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Brain trauma and sleep problems: traumatic brain injury can result in sleep problems, including narcolepsy.(case report)

Sleep Review

March 1, 2007 | Jiva, Taj M. | Copyright


A myriad of sleep problems have been associated with traumatic brain injury (TBI), including sleep initiating and maintenance insomnia, a lack of restorative sleep, and excessive daytime sleepiness (EDS). There are forms of narcolepsy that can occur due to trauma to the brain, but they are much less common than typical narcolepsy. Mild head trauma may produce sleepiness not associated with REM sleep phenomena such as cataplexy, sleep paralysis, and hypnagogic hallucinations--a condition known as posttraumatic hypersomnia. The following case involving a 14-year-old girl illustrates the relationship between TBI and sleep problems.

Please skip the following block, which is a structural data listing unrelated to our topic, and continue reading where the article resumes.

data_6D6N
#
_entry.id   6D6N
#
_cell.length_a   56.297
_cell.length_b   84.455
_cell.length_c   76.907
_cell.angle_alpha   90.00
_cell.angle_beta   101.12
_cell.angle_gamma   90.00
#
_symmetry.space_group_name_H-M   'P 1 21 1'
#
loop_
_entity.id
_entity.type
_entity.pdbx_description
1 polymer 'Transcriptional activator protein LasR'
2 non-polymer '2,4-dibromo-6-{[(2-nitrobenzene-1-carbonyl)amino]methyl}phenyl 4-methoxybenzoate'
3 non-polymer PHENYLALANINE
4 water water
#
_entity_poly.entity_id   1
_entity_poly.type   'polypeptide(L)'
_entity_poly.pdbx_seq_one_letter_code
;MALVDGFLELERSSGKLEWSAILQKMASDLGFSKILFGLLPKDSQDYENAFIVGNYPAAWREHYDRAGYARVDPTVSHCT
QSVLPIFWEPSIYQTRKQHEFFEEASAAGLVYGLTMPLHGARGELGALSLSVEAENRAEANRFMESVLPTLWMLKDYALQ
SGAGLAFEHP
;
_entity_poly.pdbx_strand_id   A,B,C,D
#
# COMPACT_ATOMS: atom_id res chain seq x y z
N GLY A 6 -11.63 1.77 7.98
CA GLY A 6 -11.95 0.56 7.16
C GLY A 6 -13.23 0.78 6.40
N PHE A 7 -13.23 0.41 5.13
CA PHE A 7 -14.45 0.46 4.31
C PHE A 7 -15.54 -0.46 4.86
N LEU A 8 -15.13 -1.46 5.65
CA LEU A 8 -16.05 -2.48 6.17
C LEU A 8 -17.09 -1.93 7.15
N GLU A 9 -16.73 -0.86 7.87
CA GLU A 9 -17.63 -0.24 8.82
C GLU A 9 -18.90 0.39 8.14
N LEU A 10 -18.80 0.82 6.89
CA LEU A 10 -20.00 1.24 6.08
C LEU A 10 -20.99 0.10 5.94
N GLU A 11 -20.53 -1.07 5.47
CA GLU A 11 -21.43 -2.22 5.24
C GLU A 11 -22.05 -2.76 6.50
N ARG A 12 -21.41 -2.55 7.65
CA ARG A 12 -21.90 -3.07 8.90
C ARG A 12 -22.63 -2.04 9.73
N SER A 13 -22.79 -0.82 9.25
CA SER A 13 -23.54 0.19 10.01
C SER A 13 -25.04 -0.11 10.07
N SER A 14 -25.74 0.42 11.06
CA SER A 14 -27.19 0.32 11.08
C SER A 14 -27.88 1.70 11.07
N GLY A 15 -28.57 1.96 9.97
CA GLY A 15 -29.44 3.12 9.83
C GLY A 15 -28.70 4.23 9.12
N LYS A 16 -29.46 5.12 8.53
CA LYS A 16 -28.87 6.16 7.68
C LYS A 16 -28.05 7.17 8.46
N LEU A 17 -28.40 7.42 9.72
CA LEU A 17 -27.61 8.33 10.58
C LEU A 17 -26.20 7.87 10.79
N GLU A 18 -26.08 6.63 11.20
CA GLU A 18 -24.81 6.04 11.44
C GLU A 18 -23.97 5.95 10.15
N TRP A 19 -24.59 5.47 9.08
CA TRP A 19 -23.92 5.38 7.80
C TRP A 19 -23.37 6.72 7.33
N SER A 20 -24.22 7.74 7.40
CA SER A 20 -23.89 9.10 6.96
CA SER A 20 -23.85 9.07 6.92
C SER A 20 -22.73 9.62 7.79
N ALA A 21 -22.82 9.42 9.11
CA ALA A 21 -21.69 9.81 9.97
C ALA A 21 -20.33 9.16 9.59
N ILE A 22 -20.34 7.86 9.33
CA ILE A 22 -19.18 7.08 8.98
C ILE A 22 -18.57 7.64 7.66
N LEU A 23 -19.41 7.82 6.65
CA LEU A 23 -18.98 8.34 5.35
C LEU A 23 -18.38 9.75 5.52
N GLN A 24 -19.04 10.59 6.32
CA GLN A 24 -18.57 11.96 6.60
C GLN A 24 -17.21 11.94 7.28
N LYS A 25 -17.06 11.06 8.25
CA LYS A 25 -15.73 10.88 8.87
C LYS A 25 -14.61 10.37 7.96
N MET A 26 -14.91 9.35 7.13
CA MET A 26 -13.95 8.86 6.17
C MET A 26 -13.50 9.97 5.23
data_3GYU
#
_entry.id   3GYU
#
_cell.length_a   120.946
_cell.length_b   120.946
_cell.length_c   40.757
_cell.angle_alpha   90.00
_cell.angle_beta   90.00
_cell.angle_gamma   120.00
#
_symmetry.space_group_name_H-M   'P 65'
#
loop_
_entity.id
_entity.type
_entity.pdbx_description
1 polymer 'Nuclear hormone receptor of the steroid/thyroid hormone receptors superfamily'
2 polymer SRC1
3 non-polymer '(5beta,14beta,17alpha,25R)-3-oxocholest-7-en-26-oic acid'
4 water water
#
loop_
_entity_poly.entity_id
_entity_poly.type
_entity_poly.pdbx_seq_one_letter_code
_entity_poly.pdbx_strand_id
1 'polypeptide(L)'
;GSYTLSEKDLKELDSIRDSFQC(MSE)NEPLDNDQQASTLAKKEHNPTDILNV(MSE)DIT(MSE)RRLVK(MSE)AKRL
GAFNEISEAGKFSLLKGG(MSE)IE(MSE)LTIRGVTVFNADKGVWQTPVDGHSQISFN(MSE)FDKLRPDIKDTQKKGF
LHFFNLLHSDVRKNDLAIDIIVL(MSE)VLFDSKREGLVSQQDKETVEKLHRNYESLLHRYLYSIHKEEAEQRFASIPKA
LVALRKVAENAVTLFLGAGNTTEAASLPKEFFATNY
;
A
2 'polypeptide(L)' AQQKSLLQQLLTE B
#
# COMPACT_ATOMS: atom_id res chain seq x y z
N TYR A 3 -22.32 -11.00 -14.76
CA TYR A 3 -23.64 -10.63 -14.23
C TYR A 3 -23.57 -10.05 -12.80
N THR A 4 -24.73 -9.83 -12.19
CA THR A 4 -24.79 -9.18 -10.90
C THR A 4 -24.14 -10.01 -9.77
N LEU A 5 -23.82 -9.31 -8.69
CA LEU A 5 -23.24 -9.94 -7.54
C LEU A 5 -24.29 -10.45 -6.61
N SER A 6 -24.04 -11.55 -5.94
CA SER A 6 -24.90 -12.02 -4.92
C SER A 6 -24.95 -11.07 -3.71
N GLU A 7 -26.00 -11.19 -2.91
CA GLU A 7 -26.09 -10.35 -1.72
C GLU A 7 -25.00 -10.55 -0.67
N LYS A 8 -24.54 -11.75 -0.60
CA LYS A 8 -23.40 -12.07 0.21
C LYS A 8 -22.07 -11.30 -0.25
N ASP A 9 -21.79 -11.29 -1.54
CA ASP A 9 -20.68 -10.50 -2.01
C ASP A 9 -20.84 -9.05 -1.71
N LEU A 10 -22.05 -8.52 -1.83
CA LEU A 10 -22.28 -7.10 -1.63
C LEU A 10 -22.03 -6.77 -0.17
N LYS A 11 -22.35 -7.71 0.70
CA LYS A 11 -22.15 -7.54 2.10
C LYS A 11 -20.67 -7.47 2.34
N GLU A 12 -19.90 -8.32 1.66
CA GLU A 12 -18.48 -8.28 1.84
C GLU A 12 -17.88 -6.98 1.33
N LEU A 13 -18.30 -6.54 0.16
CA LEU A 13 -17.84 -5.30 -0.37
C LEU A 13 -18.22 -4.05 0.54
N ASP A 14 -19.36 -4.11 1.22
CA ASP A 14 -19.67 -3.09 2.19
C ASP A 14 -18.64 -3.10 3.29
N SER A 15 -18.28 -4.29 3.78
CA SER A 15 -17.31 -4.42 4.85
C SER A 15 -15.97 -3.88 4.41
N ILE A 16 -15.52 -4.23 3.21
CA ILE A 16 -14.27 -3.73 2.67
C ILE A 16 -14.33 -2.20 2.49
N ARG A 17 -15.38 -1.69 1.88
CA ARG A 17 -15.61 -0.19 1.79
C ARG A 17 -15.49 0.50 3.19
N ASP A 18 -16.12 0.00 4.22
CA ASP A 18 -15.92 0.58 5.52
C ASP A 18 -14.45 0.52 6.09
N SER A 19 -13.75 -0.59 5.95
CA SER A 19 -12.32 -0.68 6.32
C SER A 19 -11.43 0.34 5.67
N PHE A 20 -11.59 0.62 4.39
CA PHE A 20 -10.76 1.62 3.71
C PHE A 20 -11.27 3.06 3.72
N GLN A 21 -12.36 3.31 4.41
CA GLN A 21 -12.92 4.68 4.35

Every 21 seconds someone in the United States suffers a TBI. A TBI is caused by a blow or jolt to the head or by a penetrating head injury that disrupts the normal function of the brain. Not all blows or jolts to the head result in TBI. Of the 1.4 million people who sustain a TBI each year in the United States, 50,000 die, 235,000 are hospitalized, and 1.1 million are treated at an emergency department. Among children, TBI results in an estimated 2,685 deaths, 37,000 hospitalizations, and 435,000 emergency visits annually. (1) According to the Centers for Disease Control and Prevention, about 5. …  Please refer to Sleep Review Magazine for further details.

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